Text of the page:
The Pipe Organ

Ah … the Pipe Organ; the King of Instruments, so called by Mozart.

Indeed, the Pipe Organ is not only a large physical instrument–sometimes weighing several dozens of tons — but they also produce an equally large sound; and according to my taste, they produce quite powerful, beautiful, and dignified sounds.

But the Pipe Organ wasn’t always a colossus.  The instrument has an origin in antiquity, specifically Greece, where it was no larger than a dresser, one manual, and powered by water and gravity.  Water would sit in a chamber, and when a key was pressed, the water would fall by gravity down a pipe mechanism, forcing air through a reed, producing a sound.

Modern organs are powered by the same principle, except in Bach’s day, the air was collected in a wind chest, and supplied by foot billows, which had to be pumped by an assistant; and with today’s organs, an electric fan or some electric arrangement supplies air to the wind chest.

An organ stop is a device which engages certain pipes, which produce certain sounds.  Some large organs have dozens of stops, and therefore sounds; like the Principle stops, woodwind stops, horn stops, and so on.

In terms of sound variety, and dynamism — loud or soft — the organ is an entire orchestra in one instrument.

One of the unique features of an organ is the foot manual — the foot pedals.  A talented organist can play three, four, and even five lines of counterpoint at a time, by dividing the lines between the hands and feet.  Bach was such a master at the foot manual that he could play a complicated sequence with his feet what others could not play with their hands.

There is so much more on this topic to discuss, but I have to limit myself.

Here is a recommendation for entry listening:

Try Bach’s Fugue in G major, BWV 577.

While listening, follow the subject as it travels from tenor to alto, then to soprano, and concluding — gloriously — in bass; this section being played by the feet.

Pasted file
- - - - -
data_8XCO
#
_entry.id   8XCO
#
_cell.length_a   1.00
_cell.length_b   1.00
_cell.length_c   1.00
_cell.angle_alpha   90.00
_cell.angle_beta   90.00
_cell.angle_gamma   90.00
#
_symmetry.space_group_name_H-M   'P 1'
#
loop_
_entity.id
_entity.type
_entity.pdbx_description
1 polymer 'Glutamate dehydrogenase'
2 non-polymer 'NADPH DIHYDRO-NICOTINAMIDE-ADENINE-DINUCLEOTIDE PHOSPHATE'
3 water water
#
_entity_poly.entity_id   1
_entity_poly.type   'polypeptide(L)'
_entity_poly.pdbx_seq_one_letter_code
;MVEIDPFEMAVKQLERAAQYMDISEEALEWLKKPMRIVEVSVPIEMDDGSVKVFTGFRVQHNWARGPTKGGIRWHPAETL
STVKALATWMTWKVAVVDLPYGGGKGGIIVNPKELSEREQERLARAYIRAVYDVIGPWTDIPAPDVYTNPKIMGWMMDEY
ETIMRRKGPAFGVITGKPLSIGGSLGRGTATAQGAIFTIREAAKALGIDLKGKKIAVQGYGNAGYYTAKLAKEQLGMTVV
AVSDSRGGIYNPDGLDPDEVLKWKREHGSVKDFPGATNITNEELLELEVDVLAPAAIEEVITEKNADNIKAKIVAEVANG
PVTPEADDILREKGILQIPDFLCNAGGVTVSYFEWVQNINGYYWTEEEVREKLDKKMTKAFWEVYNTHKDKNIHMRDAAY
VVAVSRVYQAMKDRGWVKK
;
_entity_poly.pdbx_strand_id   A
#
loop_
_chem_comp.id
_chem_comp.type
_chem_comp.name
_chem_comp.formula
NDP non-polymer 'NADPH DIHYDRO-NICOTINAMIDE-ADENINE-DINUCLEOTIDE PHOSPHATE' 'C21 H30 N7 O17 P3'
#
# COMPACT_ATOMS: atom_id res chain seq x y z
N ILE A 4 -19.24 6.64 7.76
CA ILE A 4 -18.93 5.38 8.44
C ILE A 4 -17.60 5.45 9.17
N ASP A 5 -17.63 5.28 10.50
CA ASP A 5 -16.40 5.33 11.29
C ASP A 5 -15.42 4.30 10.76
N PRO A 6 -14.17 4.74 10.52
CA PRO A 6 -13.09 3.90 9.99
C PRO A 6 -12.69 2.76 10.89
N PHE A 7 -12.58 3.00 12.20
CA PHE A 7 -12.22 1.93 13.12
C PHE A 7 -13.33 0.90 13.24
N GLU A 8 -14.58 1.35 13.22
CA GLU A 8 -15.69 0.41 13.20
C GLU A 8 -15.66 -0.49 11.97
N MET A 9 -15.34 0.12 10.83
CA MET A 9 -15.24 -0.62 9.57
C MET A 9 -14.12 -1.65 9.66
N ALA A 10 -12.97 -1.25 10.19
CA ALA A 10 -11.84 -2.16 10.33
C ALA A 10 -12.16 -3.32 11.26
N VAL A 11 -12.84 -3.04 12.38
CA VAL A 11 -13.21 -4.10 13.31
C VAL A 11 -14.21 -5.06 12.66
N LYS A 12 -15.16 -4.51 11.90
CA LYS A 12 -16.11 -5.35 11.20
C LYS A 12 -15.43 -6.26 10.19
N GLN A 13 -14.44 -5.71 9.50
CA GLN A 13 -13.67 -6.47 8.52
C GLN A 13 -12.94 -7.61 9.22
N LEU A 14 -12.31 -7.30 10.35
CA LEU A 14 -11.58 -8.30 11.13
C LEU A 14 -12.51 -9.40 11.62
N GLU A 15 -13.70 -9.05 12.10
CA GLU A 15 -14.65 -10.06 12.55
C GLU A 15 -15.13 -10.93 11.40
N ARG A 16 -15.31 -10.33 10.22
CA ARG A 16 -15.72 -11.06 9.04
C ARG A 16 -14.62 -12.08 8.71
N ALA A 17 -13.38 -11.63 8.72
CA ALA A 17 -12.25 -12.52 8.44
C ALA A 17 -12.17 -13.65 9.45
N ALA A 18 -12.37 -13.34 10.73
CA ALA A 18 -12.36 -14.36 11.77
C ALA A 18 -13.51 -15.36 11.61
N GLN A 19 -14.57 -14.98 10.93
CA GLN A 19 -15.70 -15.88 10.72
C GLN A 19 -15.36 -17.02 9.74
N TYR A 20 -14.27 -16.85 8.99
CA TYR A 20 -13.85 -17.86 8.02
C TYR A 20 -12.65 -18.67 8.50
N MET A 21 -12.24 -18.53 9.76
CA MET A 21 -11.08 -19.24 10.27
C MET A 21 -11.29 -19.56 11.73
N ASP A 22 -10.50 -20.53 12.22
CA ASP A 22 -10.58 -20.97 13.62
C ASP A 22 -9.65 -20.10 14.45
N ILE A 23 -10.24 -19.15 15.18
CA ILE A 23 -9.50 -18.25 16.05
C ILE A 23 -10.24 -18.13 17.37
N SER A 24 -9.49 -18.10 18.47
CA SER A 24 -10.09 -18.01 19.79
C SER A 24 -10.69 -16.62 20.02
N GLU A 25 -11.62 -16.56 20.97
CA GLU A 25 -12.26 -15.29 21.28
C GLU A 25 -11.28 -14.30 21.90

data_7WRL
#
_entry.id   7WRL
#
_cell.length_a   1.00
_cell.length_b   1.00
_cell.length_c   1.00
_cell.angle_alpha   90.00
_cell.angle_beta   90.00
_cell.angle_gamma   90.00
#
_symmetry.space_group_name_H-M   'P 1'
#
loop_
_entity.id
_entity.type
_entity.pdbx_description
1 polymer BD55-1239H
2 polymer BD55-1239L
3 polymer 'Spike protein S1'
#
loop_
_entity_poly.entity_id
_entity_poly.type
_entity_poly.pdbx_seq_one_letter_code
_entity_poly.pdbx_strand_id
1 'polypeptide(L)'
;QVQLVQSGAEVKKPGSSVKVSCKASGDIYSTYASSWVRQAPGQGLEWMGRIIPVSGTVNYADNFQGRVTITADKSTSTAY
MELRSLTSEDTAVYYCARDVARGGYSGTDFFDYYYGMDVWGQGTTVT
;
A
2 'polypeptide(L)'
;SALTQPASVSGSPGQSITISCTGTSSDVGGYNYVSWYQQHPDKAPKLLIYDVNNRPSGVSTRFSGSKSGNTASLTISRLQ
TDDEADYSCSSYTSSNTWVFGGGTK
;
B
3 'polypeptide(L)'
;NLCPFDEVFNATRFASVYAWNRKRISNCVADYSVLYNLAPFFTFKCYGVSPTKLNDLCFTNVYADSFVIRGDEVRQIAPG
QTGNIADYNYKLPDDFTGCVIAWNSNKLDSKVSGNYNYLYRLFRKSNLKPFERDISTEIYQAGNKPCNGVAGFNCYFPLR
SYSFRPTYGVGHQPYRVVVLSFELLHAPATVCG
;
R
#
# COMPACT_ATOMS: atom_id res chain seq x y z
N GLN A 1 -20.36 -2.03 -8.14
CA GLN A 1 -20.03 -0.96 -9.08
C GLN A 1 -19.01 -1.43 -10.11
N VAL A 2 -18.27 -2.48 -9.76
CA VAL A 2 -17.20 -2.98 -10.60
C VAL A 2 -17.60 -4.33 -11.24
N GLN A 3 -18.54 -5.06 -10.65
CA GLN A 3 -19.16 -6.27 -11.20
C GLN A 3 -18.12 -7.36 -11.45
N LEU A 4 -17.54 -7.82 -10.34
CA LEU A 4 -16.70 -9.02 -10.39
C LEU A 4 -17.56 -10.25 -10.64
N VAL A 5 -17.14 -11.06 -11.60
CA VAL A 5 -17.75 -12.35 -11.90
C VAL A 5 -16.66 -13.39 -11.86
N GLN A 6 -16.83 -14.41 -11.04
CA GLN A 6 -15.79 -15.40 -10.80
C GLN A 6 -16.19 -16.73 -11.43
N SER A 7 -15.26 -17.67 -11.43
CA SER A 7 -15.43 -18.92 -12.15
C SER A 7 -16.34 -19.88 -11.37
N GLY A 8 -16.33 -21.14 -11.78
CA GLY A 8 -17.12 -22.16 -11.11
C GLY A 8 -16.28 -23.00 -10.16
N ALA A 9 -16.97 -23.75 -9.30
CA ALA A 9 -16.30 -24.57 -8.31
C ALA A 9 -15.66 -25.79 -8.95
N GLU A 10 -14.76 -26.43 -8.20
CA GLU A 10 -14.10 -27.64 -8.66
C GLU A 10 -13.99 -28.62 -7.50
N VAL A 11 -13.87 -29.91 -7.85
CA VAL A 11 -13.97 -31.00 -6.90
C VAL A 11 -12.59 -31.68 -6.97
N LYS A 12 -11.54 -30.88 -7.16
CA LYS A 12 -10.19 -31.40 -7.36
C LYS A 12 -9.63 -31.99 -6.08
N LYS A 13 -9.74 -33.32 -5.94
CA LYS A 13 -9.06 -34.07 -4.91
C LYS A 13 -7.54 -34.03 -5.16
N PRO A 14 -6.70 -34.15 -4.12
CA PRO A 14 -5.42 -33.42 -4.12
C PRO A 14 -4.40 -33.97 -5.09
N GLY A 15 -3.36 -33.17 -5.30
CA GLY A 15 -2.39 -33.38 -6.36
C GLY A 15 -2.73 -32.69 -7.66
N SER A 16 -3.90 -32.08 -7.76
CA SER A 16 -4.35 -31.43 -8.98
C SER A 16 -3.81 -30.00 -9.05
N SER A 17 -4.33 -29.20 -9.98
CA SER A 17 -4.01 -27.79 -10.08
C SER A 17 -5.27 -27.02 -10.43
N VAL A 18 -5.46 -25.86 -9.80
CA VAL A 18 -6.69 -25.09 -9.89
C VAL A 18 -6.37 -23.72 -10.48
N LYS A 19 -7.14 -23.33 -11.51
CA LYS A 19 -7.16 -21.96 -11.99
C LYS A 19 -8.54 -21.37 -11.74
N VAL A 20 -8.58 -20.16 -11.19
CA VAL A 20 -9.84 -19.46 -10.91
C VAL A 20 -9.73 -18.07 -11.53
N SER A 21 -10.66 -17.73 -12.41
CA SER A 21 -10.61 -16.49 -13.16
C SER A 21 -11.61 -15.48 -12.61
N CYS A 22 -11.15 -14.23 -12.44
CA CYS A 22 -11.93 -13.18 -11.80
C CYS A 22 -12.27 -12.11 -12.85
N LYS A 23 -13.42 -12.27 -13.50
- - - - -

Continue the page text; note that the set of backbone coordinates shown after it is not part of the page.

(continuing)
Or, try Mozart’s Organ Fantasie in F minor.

This is the Grand Organ of St. Jacob’s Cathedral in Austria, for example.



The Harpsichord

During the Baroque period, harpsichords were used as solo instruments, for suites or fantasies, for example, or as supporting instruments for chamber ensemble; in which they supplied the bass along with viol de gamba (ancestor to cello) or bassoon, and supplied supporting harmonies.

Bach was the first to use the harpsichord as a solo instrument in the concerto form; a novelty to which we owe the piano concertos of the Classical period.

The harpsichord remained the professional keyboard instrument for composers and musicians until the piano forte replaced it in the early 19th Century.  Pianos still existed in Bach’s time, but design defects made them an impractical choice.


Bach’s Ambition

In 1703, Bach wrote a letter of resignation to the council of Muhlhausen in which he–at the very young age of 23–wrote that his life’s design was to compose a well regulated church music.  And it turned out to be one of those famous moments which transcend time, and which extend beyond the immediate circumstance in which it was born; like that letter from Newton to Hooke in which Newton declared that he was standing on the shoulders of giants; or like that letter from Voltaire to Rousseau in which Voltaire wrote sarcastically that Rousseau’s prize winning thesis had almost inspired him to grow beastly and revert to all fours.  Anyways…

Why did Bach write the letter?

He felt that the ecclesiastical counsel did not provide him with a sufficient livelihood due to a cantor and organist; he had a somewhat lame organ with which to work, that I believe he was forced to repair; and he did not have permission to expand on the repertoire, but simply to play the old hymns preferred by conservative members of counsel and congregation. Thus, he intended to satisfy his ambition by finding new employment.

But what does he mean by a well regulated church music?

I would like to try to give an interpretation of this phrase — of which I have found none, surprisingly — so that someone new to Bach might understand his meaning, and thus grow to appreciate a preponderance which is so unusual in young age, and so peculiar to Bach’s character in general.

Simply put: by a well regulated church music, I think Bach meant to say that his life’s work was to compose a church music which is consistent along technical lines and aesthetic lines.

In other words, Bach intended to write music which is uniformly built according to the principals of musical craftsmanship — more or less in the Italian or French way — the laws of the ear.



Baroque to Classical

The Shift from Baroque to Classical Music